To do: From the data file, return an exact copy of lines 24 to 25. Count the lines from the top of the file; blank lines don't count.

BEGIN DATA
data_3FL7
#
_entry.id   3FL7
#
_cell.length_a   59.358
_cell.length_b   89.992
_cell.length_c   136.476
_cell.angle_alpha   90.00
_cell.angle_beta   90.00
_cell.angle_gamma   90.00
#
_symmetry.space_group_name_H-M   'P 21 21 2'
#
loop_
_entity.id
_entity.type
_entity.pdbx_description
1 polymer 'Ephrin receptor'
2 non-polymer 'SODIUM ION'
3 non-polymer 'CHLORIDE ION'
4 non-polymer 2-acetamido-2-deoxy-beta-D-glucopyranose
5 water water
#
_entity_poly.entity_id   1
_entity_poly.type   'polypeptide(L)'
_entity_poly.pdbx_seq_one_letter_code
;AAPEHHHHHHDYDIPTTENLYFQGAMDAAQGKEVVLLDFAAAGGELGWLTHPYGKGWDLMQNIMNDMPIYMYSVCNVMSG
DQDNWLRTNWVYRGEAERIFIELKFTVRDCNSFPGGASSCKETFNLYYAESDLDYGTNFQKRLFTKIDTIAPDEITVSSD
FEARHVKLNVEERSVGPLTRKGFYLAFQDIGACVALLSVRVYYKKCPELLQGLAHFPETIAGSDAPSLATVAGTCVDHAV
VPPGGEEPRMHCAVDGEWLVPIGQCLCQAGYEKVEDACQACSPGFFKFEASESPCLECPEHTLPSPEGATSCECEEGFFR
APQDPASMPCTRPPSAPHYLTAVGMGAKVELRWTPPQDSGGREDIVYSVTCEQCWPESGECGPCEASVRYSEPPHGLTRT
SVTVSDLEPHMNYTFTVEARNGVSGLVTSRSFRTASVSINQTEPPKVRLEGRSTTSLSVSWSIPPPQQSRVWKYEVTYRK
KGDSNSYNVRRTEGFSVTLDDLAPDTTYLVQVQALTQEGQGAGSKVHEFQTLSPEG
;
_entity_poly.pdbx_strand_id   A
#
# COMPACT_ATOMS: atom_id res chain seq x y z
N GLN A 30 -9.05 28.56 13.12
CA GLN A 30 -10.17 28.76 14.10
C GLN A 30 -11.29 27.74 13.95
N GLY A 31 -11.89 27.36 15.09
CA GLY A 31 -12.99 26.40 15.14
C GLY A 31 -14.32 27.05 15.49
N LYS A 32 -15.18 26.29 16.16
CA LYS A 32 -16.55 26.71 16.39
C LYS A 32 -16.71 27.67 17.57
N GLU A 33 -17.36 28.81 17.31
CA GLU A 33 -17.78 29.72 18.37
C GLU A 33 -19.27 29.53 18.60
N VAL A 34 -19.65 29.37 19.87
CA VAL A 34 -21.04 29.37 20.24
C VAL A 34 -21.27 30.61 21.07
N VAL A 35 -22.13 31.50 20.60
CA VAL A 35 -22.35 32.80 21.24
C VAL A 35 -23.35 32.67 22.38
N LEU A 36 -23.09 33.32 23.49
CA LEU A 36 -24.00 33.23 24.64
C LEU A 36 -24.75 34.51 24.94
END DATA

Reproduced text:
_entity_poly.entity_id   1
_entity_poly.type   'polypeptide(L)'